The best topics for your physics internal assessment

It’s getting to the stage of the year when many students are starting to think of ideas for their IB Physics Internal Assessments, and choosing a topic can be daunting or feel like a lot of work. Choosing a topic is the trickiest part, but once you’ve done it, it will be much easier.

There are many options for IB Physics assessments, and it’s hard to choose the one that’s right for you. The key is to choose something specific that provides a measurable outcome that you can report on; choosing something relevant and calculable will help you execute the project.

That’s why we’ve put together a list of the best ideas for students to do their internal IB Physics assessments so you can choose the perfect topic for you.

The best topics for your physics internal assessment


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1. Investigate Archimedes' principle and find g

– Archimedes’ principle explores the idea that the buoyant force of an object in a liquid is equal to the weight of the liquid it replaces.

– Water can be used to show the weight of the liquid, as well as a force sensor to obtain a measurement of the buoyancy force.

– Try different objects of different volume.

– Record your results on an F-V graph.

2. Check how the terminal velocity of an object depends on the height from which it is dropped.

– Drop different objects from different heights and measure their terminal velocity; you can use a slow motion camera to do this.

– Plot the results on a graph and use the SUVAT equations to see if the relationship is what you predicted.

3. Testing the energy content of various materials of your choice

– Measure the energy of any material per unit mass.

– Choose materials that can burn safely.

– Use different sizes of each material to heat some water, measure the temperature of the water to find out the energy of the material.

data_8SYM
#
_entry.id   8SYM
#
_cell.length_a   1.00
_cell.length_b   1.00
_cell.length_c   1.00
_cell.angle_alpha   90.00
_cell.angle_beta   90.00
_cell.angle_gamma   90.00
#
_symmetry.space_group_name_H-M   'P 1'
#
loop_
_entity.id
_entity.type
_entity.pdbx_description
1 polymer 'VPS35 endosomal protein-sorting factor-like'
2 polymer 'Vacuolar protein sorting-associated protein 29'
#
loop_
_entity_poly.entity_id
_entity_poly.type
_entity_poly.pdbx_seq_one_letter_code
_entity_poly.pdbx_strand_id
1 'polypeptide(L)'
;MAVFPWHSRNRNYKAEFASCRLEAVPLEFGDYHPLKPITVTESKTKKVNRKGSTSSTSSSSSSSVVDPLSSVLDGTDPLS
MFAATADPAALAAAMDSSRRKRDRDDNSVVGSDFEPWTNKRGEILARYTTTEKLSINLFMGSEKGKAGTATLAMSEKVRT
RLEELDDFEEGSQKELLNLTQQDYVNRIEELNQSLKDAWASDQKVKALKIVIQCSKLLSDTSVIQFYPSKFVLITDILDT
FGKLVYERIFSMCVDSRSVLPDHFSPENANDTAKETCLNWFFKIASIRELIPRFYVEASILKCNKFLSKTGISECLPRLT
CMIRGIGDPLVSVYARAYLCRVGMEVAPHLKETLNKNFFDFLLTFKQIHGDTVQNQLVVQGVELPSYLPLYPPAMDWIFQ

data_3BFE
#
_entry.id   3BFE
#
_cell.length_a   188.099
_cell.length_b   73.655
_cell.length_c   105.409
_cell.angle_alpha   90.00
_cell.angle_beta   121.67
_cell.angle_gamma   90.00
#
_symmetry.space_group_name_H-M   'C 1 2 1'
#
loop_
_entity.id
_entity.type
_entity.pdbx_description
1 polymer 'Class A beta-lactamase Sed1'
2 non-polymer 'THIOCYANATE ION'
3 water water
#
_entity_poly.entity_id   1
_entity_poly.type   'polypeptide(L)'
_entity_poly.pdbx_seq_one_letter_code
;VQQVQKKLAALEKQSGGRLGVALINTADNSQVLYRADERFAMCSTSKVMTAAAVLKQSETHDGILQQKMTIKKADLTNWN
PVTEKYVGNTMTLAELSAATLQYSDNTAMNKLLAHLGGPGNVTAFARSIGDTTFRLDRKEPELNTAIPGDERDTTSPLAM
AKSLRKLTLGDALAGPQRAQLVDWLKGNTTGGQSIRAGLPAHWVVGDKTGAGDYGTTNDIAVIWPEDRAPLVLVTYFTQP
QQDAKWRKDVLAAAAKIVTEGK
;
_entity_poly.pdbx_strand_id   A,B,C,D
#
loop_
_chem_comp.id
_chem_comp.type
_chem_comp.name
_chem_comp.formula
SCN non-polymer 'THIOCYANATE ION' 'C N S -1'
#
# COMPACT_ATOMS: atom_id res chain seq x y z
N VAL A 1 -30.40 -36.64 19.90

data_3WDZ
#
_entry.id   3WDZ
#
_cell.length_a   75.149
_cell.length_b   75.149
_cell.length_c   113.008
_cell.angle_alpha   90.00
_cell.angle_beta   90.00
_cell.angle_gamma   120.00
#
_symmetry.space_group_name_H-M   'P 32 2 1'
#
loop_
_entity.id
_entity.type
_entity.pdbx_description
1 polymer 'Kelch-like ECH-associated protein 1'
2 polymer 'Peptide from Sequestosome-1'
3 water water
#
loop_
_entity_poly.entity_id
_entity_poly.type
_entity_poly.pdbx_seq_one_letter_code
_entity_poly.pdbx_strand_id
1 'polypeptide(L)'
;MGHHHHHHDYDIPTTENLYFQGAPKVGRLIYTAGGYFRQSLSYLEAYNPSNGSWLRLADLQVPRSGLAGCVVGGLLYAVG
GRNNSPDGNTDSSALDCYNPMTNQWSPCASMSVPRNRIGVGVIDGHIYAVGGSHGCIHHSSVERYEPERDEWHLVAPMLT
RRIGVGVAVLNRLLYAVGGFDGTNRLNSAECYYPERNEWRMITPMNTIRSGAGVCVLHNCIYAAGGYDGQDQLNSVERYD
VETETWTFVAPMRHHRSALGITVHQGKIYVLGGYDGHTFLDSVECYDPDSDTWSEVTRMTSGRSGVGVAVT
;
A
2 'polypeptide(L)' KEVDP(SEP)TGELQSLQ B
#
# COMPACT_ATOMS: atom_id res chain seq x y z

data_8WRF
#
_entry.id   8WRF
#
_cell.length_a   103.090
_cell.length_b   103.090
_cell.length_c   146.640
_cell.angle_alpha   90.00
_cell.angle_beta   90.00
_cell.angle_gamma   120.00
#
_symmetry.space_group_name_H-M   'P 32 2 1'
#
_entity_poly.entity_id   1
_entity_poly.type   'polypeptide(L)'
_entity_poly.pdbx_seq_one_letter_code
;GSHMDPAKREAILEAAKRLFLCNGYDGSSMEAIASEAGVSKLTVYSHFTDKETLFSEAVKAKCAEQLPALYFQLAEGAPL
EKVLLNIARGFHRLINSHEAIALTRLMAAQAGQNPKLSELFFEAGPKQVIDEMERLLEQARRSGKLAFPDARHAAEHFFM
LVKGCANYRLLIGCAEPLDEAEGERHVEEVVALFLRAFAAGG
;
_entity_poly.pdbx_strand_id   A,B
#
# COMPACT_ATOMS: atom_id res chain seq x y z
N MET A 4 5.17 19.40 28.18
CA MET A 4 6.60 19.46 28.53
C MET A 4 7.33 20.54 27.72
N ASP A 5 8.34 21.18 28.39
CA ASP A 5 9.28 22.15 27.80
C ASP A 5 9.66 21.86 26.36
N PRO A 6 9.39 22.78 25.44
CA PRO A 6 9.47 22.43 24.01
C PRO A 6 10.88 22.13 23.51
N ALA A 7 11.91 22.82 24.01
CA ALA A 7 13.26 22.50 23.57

4. Testing the heat capacity of a liquid of your choice

– Heat different amounts of the chosen liquid and take the temperature with a thermometer.

– Record the amount of heat input and the temperature as you go along.

– Plot the temperature against the heat input (should give a gradient of 1/mc).

5. Observation of the intensity of the light source as a function of distance.

– Use a light source that provides constant power, such as a light meter.
– Use a long surface such as a bench.
– Measure the light intensity at different distances.
– Plot / against r^-2, which should give the gradient P/4π.

6. Observe how the frequency of a pendulum varies as a function of the length of the rope.

– Record the regular frequency of a single pendulum, e.g. how many swings occur in the space of 10 seconds.
– Repeat the operation with a pendulum of different string length.
– Plot the frequency against the length of the rope and mark the relationship between the two.

7. Study the Law of Ideal Gases by simulating a gas.

– The objective is to simulate a gas in a container where the particles will be confined in that space.
– See if the Gas Law applies to these particles.
– Create a simulation with 2 variables of P, V and T – see what the effect of the third one is.
– Plot the results on graphs.

8. Find the coefficient of static friction between 2 materials.

– Plot F vs R (maximum friction force vs reaction force) on a graph by recording the maximum force to be applied and the weight of the material above it.
– The gradient will give you μ.

9. Test how sucrose concentration affects the viscosity of a solution.

– Prepare and determine the concentration of sucrose in a solution.
– Find a method to find the viscosity of such a solution.

10. Verification of Ohm's Law for various electrical components

– Plot V-I graphs for various resistors and thermistors by varying the voltage with a voltmeter in a circuit.
– Observe the change in current using an ammeter which should also be in the circuit.
– A linear curve will verify Ohm’s Law.

Getting a good grade in IB Physics is possible if you follow the steps correctly. The important thing when choosing a topic is to choose something specific that will give you a result you can work on.

The aim of the assessment is for students to use the knowledge they have gained throughout their studies, and this means that you can use topics that you have found particularly interesting throughout the year, as well as using the school’s resources to their advantage.

The most important thing is that you choose a topic that has been tried and tested and that you know you can get results from. This will allow you to do your research knowing exactly what you are looking for, and you will score highly as a result.